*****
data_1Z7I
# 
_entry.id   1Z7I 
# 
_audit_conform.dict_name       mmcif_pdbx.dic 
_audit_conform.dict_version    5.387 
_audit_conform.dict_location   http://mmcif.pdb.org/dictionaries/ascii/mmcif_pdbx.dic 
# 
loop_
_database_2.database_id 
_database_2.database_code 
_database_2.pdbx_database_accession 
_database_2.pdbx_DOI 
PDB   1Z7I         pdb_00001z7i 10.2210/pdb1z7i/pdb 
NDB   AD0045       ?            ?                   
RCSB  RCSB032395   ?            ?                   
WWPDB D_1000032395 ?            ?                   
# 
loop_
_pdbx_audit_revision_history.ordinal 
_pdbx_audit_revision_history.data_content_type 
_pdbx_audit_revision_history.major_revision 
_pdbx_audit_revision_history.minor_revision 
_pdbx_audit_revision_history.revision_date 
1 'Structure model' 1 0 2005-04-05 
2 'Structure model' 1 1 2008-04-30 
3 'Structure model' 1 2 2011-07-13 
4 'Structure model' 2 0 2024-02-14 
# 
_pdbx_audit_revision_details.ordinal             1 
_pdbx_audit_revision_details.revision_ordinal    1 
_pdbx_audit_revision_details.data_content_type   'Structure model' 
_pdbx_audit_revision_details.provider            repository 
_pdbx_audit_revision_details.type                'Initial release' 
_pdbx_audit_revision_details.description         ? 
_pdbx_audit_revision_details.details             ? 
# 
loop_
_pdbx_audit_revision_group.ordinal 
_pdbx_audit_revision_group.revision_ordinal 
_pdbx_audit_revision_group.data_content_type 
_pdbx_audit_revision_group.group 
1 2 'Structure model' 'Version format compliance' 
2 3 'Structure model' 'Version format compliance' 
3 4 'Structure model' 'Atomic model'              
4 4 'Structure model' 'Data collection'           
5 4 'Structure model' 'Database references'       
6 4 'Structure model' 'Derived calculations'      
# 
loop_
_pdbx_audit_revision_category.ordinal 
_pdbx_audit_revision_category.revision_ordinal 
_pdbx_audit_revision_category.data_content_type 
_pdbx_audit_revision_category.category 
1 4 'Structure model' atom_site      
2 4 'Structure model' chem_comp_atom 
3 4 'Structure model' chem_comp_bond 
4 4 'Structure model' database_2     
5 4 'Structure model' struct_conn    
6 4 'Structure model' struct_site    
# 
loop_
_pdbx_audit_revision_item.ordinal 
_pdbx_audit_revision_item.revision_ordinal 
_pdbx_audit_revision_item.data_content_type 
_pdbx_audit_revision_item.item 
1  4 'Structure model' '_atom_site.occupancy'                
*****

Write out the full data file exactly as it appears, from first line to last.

data_1Z7I
# 
_entry.id   1Z7I 
# 
_audit_conform.dict_name       mmcif_pdbx.dic 
_audit_conform.dict_version    5.387 
_audit_conform.dict_location   http://mmcif.pdb.org/dictionaries/ascii/mmcif_pdbx.dic 
# 
loop_
_database_2.database_id 
_database_2.database_code 
_database_2.pdbx_database_accession 
_database_2.pdbx_DOI 
PDB   1Z7I         pdb_00001z7i 10.2210/pdb1z7i/pdb 
NDB   AD0045       ?            ?                   
RCSB  RCSB032395   ?            ?                   
WWPDB D_1000032395 ?            ?                   
# 
loop_
_pdbx_audit_revision_history.ordinal 
_pdbx_audit_revision_history.data_content_type 
_pdbx_audit_revision_history.major_revision 
_pdbx_audit_revision_history.minor_revision 
_pdbx_audit_revision_history.revision_date 
1 'Structure model' 1 0 2005-04-05 
2 'Structure model' 1 1 2008-04-30 
3 'Structure model' 1 2 2011-07-13 
4 'Structure model' 2 0 2024-02-14 
# 
_pdbx_audit_revision_details.ordinal             1 
_pdbx_audit_revision_details.revision_ordinal    1 
_pdbx_audit_revision_details.data_content_type   'Structure model' 
_pdbx_audit_revision_details.provider            repository 
_pdbx_audit_revision_details.type                'Initial release' 
_pdbx_audit_revision_details.description         ? 
_pdbx_audit_revision_details.details             ? 
# 
loop_
_pdbx_audit_revision_group.ordinal 
_pdbx_audit_revision_group.revision_ordinal 
_pdbx_audit_revision_group.data_content_type 
_pdbx_audit_revision_group.group 
1 2 'Structure model' 'Version format compliance' 
2 3 'Structure model' 'Version format compliance' 
3 4 'Structure model' 'Atomic model'              
4 4 'Structure model' 'Data collection'           
5 4 'Structure model' 'Database references'       
6 4 'Structure model' 'Derived calculations'      
# 
loop_
_pdbx_audit_revision_category.ordinal 
_pdbx_audit_revision_category.revision_ordinal 
_pdbx_audit_revision_category.data_content_type 
_pdbx_audit_revision_category.category 
1 4 'Structure model' atom_site      
2 4 'Structure model' chem_comp_atom 
3 4 'Structure model' chem_comp_bond 
4 4 'Structure model' database_2     
5 4 'Structure model' struct_conn    
6 4 'Structure model' struct_site    
# 
loop_
_pdbx_audit_revision_item.ordinal 
_pdbx_audit_revision_item.revision_ordinal 
_pdbx_audit_revision_item.data_content_type 
_pdbx_audit_revision_item.item 
1  4 'Structure model' '_atom_site.occupancy'                